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The FBI Wiretapped 27 Million Calls In One Year

January 21. 2008 

FBI Director Robert S. Mueller

Recently, it was reported the FBI wiretapped 27 million phone calls in one year. Are there really that many terrorists in America. The country would cease to exist if there was that much terrorist activity in one year and not one terrorist has been caught via wiretapping. Furthermore, if terrorists are speaking in their native tongue and using local lingo or made up jargon, translators will not know what they are talking about anyway.

An innocuous example of this is teenagers who speak English using modern slang and adults looking on baffled as to just what they are talking about. What were these 27 million calls about, then. No wonder the agency can't pay its phone bill:

"Can they hear you now?"

Friday, January 18, 2008 - WASHINGTON -- National security experts are heralding a bold new FBI initiative that should significantly bolster the country's anti-terrorism efforts.

The bureau announced today that it will set up payment plans to gradually pay off its overdue phone bills. The move is intended to enable the bureau to eventually resume numerous wiretaps that telecommunications companies have shut off because of the delinquencies.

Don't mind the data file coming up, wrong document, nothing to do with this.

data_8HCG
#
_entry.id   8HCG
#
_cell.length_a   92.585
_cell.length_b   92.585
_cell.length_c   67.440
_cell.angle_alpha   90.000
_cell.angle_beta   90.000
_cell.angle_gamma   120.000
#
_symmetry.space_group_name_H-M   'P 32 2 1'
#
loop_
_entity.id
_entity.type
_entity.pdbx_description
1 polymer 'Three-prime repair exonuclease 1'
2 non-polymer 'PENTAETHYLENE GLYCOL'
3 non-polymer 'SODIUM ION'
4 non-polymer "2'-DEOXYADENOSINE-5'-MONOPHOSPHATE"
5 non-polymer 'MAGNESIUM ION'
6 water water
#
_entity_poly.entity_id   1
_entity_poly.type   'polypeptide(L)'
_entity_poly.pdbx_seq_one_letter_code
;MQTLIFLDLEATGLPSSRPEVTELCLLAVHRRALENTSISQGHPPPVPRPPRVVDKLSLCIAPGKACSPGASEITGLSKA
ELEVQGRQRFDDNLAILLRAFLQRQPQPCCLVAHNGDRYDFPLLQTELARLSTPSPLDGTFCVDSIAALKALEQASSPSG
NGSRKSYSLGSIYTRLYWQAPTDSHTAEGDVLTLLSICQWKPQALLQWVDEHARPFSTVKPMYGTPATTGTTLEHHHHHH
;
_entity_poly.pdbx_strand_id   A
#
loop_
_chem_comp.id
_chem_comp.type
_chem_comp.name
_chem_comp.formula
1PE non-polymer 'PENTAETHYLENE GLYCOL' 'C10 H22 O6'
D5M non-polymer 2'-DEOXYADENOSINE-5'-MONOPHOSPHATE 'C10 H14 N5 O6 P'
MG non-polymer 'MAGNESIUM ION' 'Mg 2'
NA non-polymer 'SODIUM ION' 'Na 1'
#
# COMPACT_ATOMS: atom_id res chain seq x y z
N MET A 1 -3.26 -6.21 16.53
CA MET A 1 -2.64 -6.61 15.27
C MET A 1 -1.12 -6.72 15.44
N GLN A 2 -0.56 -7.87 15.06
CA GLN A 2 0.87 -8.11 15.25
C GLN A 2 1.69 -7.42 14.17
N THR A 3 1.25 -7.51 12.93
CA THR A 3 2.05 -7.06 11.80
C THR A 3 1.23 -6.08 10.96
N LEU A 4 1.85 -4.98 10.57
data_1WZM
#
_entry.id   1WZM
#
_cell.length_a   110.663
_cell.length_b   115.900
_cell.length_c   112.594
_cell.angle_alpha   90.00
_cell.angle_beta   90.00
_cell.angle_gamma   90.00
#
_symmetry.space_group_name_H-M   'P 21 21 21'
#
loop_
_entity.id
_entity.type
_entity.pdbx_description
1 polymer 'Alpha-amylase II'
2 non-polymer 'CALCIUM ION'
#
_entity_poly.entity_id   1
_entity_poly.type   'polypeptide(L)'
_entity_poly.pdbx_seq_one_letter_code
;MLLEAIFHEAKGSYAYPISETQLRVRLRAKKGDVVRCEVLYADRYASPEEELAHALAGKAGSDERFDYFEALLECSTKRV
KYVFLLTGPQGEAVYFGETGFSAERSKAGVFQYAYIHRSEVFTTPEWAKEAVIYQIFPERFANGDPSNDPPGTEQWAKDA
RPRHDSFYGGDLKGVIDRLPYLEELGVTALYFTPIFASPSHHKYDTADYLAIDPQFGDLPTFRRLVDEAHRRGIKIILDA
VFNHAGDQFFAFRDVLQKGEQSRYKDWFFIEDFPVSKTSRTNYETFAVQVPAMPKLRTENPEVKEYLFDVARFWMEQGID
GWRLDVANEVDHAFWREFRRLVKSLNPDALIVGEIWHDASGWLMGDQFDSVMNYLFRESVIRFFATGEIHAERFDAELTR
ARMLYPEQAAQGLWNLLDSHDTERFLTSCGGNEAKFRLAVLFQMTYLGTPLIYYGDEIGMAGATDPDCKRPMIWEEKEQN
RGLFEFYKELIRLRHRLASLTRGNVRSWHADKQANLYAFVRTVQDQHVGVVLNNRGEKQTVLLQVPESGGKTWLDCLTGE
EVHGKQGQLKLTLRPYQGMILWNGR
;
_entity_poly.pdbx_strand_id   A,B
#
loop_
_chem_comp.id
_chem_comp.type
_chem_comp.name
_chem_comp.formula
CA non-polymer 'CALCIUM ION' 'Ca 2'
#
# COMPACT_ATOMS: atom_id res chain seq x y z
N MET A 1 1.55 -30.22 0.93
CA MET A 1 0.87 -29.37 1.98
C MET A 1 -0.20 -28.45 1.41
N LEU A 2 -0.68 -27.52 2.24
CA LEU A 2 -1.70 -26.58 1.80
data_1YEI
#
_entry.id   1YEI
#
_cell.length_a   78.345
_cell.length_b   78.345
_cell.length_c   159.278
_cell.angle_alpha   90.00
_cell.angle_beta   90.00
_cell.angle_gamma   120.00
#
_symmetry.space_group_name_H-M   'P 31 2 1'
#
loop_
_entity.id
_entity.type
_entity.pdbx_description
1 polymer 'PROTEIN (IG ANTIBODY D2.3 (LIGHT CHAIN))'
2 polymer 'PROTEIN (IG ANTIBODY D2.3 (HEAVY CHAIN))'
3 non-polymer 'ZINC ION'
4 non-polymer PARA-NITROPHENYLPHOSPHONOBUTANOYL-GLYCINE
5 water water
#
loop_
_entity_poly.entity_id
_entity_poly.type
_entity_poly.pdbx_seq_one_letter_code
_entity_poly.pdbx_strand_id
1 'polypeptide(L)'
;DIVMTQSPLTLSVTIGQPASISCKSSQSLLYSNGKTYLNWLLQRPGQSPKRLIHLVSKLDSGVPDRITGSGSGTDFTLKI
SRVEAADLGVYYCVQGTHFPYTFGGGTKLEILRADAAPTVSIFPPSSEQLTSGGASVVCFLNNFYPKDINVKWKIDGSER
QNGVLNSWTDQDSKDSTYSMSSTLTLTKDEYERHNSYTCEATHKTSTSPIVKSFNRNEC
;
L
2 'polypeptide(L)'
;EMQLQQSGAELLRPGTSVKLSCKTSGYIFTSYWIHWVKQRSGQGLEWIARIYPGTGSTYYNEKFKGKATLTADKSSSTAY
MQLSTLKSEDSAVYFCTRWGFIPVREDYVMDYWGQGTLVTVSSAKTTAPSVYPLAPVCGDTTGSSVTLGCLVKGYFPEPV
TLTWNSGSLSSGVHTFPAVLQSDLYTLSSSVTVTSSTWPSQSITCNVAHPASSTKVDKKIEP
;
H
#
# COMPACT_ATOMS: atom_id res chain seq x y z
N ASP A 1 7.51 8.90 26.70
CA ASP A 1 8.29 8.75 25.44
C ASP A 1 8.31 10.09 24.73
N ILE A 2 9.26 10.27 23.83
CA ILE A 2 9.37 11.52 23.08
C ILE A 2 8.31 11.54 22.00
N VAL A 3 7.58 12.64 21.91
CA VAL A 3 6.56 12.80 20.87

http://www.pittsburghlive.com

FBI Recorded 27 Million FISA 'Sessions' in 2006

At the end of 2006, the FBI's Telecommunications Intercept and Collection Technology Unit compiled an end-of-the-year report touting its accomplishments to management, a report that was recently unearthed via an open government request from the Electronic Frontier Foundation.

Strikingly, the report said that the FBI's software for recording telephone surveillance of suspected spies and terrorists intercepted 27,728,675 sessions. Twenty-seven million is a staggering number given that the FBI only got 2,176 FISA court orders in 2006 from a secret spy court using the Foreign Intelligence Surveillance Act. According to the math that means each court order resulted in 12,742 "sessions," all in regards to phone, not internet, surveillance.

http://blog.wired.com

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